Consider Evan Raitliff’s story – he attempted to vanish while challenging the world to find him. Not to spoil the story, but Evan was found. His pursuers were able to track his whereabouts through technological means – IP addresses, video cameras, and ATM transactions – but they were also able to find him because they knew about his interests. I don’t think any of the people searching for Evan had any malicious intent, but imagine if they had with the kind of information they were able to generate. The sheer volume is both impressive and scary. Even more daunting? It appears that all the information was gathered legally. That isn’t to say you should be George Orwell 1984 paranoid, but it would be remiss not to proceed with caution.

IDENTITY THEFT

Not talked about necessarily within my age group, but I think that putting your info out there also makes you susceptible to identity theft. A study by Carnegie Mellon University found that all a criminal might need is your birth date and location to accurately guess your social security number. Credit cards and other financial information can be stolen as well as something as simple as a picture. Somebody could steal one of your photos and masquerade as you or use your likeness to pretend to be another person.

BE PROACTIVE

When I looked up my mom on Spokeo and found her cell phone number there for the world to see, I immediately set out to figure out how to get the information deleted. If you know what information about yourself is out there, then you’ll be better equipped to figure out how to take it down.

The bottom line is to be smart about not only what information you put out but what you do with the information you are given.

February 20, 2011

Beware the Fail Whale

Twitter's Fail Whale

Fail Whale actually refers to the above image – displayed (with unmitigated frequency in the past) to alert Twitter users that the site was over capacity. Sarah Perez offers a fuller Story of the Fail Whale.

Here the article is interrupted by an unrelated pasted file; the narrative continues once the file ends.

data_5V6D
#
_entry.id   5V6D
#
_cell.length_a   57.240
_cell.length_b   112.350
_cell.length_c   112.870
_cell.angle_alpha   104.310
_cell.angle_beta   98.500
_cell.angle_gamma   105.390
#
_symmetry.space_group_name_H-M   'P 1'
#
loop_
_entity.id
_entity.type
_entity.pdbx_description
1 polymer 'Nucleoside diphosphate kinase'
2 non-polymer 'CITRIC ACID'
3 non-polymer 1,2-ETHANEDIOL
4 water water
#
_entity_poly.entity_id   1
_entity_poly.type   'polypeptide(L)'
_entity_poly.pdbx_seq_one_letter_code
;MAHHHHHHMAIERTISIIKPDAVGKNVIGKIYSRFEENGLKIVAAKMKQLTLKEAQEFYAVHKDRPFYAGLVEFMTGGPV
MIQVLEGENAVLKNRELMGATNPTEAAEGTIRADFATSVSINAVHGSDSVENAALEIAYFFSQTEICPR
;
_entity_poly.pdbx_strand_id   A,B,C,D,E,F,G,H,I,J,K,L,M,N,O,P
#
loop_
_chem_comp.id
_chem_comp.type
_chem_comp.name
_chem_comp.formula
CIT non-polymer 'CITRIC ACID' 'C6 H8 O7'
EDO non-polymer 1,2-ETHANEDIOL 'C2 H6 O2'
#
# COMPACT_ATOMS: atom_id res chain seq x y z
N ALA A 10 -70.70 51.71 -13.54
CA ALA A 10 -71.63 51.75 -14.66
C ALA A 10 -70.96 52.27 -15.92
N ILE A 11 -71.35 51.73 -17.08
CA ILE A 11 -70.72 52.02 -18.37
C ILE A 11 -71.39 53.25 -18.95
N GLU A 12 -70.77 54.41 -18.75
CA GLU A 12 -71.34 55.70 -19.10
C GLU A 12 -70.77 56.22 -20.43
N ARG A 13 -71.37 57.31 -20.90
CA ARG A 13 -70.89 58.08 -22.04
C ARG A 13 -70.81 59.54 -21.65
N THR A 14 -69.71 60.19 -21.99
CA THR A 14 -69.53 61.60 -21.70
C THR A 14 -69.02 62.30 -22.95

For my purposes, I’m defining a fail whale as a user who disregards the following rules/commandments for proper Twitter usage. As always the Twitter etiquette (Twitequette) are my beliefs and the compilation of prevailing opinions. Hopefully these will help users avoid not only other fail whales but prevent them from becoming fail whales themselves.

I. Be You – If you’re going to be a fake say so, but it is probably better to leave the parodying to the big boys – Lord Voldemort, DaggumRoy, etc.

II. Always leave them wanting more – You don’t have to post everything (or anything at all). Don’t forsake real face to face conversation.

III. Direct Messaging – Avoid direct messaging people you don’t know. Messages from strangers are typically unwanted, as are mass messages and automatic messages.

IV. Following/Unfollowing – Unfollowing is a bit less intense than defriending, so don’t feel obligated to continue to follow people. Just because somebody follows you doesn’t mean you have to follow them.

V. Think Before You Tweet – Once it’s gone. It’s gone. You can’t get back what you tweet, even if you delete it. (The Library of Congress is archiving all public Tweets). Don’t put your digital foot in your mouth and shy away from twit-fights.

Generally –

  • Everything in moderation (tweets, RTs, @s, #s).
  • Spam is bad.